Its co-founder Mohommed Imran Hossain told TBS that some 174 animals were sold through its bona fide e-commerce channel, where customers saw the cattle at their doorsteps for the first time and most of the payments were contactless. In 2022, the number was 150, while in 2021, it surged to a peak near a thousand.
The 2021 e-commerce scam by firms like Evaly, E-orange, and Dhamaka did hit consumers' confidence, he added.
Bengal Meet, the largest gourmet butcher chain in the country, scientifically slaughters 50-60 animals every day, and it delivered one to two dozen live cattle during Eid-Ul-Adha.
"We don't promote delivery of live cattle as our cold chain efficiency offers something better to the niche customers who want a hassle-free experience—slaughtering, processing, and delivering meat from sacrificial animals," said Shaikh Imran Aziz, head of marketing at Bengal Meat.
Its capacity to serve some 500 such customers in Eid-ul-Adha was exhausted in 2021; that dropped below 350 last year, and this year was still sluggish.
Syed Mohammad Kamal, country manager of Mastercard, told TBS a few of the online cattle sales were settled digitally as people still prefer cash or bank payments, while farms like Sadeeq Agro receive more POS payments.
The Smart Bangladesh, Smart Haat project that has been onboarding cattle sellers as digital payment merchants since 2022 saw Tk33 crore in digital payments at six traditional haats in Dhaka last year, and the central bank eyes Tk150 crore digital payments this year at 10 haats in Dhaka and Chattogram.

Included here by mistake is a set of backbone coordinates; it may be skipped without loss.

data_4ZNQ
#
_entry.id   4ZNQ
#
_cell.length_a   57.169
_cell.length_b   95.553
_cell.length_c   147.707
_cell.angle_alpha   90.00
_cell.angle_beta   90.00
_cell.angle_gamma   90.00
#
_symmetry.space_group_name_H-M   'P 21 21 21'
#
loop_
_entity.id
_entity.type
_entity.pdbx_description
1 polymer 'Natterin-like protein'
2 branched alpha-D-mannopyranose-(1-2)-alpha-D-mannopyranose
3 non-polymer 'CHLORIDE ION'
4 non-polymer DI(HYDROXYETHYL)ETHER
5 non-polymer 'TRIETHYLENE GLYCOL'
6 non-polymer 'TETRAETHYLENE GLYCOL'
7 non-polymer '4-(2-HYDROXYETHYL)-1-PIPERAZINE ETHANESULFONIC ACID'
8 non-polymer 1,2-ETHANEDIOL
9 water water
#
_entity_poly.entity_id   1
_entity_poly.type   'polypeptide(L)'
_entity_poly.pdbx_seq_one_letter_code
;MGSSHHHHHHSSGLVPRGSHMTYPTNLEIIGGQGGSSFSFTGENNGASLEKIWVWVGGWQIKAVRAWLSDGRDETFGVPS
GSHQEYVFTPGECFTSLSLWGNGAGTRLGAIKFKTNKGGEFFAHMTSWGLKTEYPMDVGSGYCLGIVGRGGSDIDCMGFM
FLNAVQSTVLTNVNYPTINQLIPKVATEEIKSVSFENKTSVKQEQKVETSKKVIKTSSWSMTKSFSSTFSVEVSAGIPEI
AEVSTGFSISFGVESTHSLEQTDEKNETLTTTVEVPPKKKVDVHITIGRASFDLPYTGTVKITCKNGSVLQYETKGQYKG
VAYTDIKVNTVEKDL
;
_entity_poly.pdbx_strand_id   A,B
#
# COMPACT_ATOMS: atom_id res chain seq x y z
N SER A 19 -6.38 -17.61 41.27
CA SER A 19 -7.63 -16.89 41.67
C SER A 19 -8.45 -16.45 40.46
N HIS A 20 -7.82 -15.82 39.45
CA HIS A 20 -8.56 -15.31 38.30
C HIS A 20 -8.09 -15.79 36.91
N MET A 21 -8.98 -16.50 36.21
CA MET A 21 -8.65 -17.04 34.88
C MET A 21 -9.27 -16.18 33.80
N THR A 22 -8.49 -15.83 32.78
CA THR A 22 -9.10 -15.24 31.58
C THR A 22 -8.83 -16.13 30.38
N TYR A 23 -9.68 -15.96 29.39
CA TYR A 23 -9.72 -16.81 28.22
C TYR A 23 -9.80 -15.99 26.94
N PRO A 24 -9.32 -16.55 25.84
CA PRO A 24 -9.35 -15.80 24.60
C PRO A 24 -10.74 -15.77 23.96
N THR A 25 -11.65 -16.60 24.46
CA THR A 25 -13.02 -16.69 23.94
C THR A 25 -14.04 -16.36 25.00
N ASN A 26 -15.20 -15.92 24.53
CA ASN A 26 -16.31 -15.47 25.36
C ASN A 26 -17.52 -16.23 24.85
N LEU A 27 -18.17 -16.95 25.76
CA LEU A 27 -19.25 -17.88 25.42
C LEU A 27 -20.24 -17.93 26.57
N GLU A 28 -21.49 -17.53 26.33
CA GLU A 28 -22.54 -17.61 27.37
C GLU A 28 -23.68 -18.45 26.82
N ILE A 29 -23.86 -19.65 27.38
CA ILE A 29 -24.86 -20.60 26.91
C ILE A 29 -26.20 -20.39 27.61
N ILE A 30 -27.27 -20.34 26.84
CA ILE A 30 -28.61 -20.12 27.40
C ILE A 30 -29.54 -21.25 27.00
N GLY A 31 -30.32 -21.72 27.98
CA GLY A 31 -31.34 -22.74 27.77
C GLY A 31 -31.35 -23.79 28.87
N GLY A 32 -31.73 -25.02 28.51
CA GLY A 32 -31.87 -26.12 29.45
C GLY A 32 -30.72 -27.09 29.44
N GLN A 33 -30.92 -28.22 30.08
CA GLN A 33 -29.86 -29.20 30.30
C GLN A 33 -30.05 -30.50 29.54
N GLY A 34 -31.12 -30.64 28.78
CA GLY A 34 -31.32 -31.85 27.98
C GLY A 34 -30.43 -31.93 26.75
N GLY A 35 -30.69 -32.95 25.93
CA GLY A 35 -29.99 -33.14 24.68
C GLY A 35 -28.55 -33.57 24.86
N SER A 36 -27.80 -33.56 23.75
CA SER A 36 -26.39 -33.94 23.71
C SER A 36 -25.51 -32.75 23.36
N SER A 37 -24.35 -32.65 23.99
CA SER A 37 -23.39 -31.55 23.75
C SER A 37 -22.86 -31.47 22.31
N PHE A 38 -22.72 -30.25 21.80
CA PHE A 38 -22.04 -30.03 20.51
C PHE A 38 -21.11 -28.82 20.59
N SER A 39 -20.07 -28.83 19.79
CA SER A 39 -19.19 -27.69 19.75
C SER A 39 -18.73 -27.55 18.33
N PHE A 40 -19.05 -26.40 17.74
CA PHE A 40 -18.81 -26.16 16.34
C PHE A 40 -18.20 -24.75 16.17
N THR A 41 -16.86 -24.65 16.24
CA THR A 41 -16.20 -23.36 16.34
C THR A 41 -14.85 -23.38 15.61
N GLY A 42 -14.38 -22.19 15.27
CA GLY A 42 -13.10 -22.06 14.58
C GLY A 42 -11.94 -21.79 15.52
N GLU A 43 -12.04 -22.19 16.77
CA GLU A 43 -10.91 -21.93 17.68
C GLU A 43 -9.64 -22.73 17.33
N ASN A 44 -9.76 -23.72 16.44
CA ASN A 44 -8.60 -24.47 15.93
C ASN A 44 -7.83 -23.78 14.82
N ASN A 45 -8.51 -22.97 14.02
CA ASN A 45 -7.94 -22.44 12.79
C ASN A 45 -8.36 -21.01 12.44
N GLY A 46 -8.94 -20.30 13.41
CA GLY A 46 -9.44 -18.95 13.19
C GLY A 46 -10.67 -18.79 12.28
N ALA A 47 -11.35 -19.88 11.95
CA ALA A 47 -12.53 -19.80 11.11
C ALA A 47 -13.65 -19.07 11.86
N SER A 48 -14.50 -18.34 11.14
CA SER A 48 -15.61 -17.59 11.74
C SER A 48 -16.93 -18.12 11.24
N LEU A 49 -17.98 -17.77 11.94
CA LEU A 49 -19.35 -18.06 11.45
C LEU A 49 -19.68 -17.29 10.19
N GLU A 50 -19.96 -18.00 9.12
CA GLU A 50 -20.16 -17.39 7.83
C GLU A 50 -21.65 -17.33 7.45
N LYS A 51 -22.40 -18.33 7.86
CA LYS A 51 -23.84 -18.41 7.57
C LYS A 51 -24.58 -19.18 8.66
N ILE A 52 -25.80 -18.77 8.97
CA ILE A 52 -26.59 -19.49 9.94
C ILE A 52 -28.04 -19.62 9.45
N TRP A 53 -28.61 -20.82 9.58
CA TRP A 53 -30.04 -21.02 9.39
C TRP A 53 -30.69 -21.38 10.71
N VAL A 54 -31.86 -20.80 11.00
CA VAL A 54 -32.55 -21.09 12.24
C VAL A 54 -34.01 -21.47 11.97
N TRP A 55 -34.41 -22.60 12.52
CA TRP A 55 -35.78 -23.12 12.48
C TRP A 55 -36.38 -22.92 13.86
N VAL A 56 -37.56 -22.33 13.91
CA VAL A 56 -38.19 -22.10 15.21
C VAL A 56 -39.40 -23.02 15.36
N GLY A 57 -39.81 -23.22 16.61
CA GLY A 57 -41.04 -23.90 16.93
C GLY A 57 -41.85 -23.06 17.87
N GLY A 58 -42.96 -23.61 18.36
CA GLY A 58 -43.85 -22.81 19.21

The digital future
The ups and downs at the nascent stage of digital adoption in the country would not remain a permanent problem, said both the e-commerce and farming people.
For instance, software entrepreneur Manjur, who built an integrated farmhouse at Trishal, Mymensingh, to raise cattle, culture fish, and grow vegetables and fruits, sold 10 cows this year, and he would grow a hundred cows next year as the website of his farm Jawad Agro drew many customers.
"The trust being built would fuel the scale," he believes, following the response from his first year clients of the cattle firm.
Sadeeq Agro's Mohommed Imran Hossain, also the president of the Bangladesh Dairy Farmers' Association (DFA), said customers who trusted a farm in terms of quality, safety, and pricing would speak for the brand, and online sales would keep growing in coming years as an increasing number of people are preferring hassle-free solutions to enjoy their Eid-Ul-Azha holidays.
His firm is serving over 350 customers this year by getting sacrificial animals slaughtered and the meat delivered.
e-Cab's Jahangir said the DFA gave a pricing benchmark based on the size of the animals, and online buyer-sellers were negotiating at around the benchmark, while traditional haats during Eid-ul-Azha see much volatility in prices, which either hurts the buyer or the seller.
For example, cows smaller than 100 kg are being priced at Tk450 per kg of live weight, which is Tk550 for bigger ones with a total weight of over 500 kg.
Many people want to get rid of the uncertainties at the traditional seasonal cattle haats and order from an organised online seller, says Jahangir.
Many this year were also looking for forward buying from their trusted farms, and the trend was only strengthening, which was also a reason behind lower sales from online platforms.
The Department of Livestock estimates that there are over 21 lakh surplus sacrificial animals in the country this year, as 1.03 crore was the estimated demand against the potential supply of 1.25 crore.
Of the supply, some 48 lakh were cows and buffaloes and 60 lakh were goats and sheep.
Cows and bulls account for around 80% of the online sacrificial cattle sales, according to e-Cab.